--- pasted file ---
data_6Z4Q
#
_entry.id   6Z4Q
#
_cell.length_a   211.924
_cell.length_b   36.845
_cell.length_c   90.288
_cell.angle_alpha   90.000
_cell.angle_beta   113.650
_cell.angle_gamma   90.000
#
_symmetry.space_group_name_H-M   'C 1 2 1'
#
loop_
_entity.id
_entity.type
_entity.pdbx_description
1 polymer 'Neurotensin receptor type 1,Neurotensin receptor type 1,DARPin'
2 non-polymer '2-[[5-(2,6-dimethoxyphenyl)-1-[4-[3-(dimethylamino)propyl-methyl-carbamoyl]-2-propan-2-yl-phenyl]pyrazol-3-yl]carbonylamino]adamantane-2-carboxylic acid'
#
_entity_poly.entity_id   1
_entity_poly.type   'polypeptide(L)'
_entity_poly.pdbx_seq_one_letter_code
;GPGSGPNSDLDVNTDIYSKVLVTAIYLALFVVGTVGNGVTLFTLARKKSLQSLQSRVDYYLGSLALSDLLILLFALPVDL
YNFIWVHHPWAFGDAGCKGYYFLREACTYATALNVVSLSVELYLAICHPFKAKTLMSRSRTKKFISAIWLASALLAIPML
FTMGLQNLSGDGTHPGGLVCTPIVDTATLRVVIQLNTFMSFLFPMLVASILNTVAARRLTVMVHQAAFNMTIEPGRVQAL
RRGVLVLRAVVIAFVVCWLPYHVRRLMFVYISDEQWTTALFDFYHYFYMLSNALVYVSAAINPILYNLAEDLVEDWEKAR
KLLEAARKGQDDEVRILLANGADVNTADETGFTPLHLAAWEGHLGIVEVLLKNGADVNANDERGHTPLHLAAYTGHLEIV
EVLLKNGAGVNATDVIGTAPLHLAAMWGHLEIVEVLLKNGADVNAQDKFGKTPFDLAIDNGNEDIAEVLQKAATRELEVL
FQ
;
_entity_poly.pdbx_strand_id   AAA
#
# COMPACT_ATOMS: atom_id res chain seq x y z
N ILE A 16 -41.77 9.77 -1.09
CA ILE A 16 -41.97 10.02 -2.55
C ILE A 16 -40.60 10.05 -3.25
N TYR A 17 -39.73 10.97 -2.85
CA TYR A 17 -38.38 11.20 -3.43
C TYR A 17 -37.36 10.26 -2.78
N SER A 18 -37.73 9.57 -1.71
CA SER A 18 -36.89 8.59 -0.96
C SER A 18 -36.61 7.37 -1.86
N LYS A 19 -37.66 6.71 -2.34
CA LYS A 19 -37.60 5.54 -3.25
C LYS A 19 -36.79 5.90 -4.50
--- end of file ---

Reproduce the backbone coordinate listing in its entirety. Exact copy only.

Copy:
data_6Z4Q
#
_entry.id   6Z4Q
#
_cell.length_a   211.924
_cell.length_b   36.845
_cell.length_c   90.288
_cell.angle_alpha   90.000
_cell.angle_beta   113.650
_cell.angle_gamma   90.000
#
_symmetry.space_group_name_H-M   'C 1 2 1'
#
loop_
_entity.id
_entity.type
_entity.pdbx_description
1 polymer 'Neurotensin receptor type 1,Neurotensin receptor type 1,DARPin'
2 non-polymer '2-[[5-(2,6-dimethoxyphenyl)-1-[4-[3-(dimethylamino)propyl-methyl-carbamoyl]-2-propan-2-yl-phenyl]pyrazol-3-yl]carbonylamino]adamantane-2-carboxylic acid'
#
_entity_poly.entity_id   1
_entity_poly.type   'polypeptide(L)'
_entity_poly.pdbx_seq_one_letter_code
;GPGSGPNSDLDVNTDIYSKVLVTAIYLALFVVGTVGNGVTLFTLARKKSLQSLQSRVDYYLGSLALSDLLILLFALPVDL
YNFIWVHHPWAFGDAGCKGYYFLREACTYATALNVVSLSVELYLAICHPFKAKTLMSRSRTKKFISAIWLASALLAIPML
FTMGLQNLSGDGTHPGGLVCTPIVDTATLRVVIQLNTFMSFLFPMLVASILNTVAARRLTVMVHQAAFNMTIEPGRVQAL
RRGVLVLRAVVIAFVVCWLPYHVRRLMFVYISDEQWTTALFDFYHYFYMLSNALVYVSAAINPILYNLAEDLVEDWEKAR
KLLEAARKGQDDEVRILLANGADVNTADETGFTPLHLAAWEGHLGIVEVLLKNGADVNANDERGHTPLHLAAYTGHLEIV
EVLLKNGAGVNATDVIGTAPLHLAAMWGHLEIVEVLLKNGADVNAQDKFGKTPFDLAIDNGNEDIAEVLQKAATRELEVL
FQ
;
_entity_poly.pdbx_strand_id   AAA
#
# COMPACT_ATOMS: atom_id res chain seq x y z
N ILE A 16 -41.77 9.77 -1.09
CA ILE A 16 -41.97 10.02 -2.55
C ILE A 16 -40.60 10.05 -3.25
N TYR A 17 -39.73 10.97 -2.85
CA TYR A 17 -38.38 11.20 -3.43
C TYR A 17 -37.36 10.26 -2.78
N SER A 18 -37.73 9.57 -1.71
CA SER A 18 -36.89 8.59 -0.96
C SER A 18 -36.61 7.37 -1.86
N LYS A 19 -37.66 6.71 -2.34
CA LYS A 19 -37.60 5.54 -3.25
C LYS A 19 -36.79 5.90 -4.50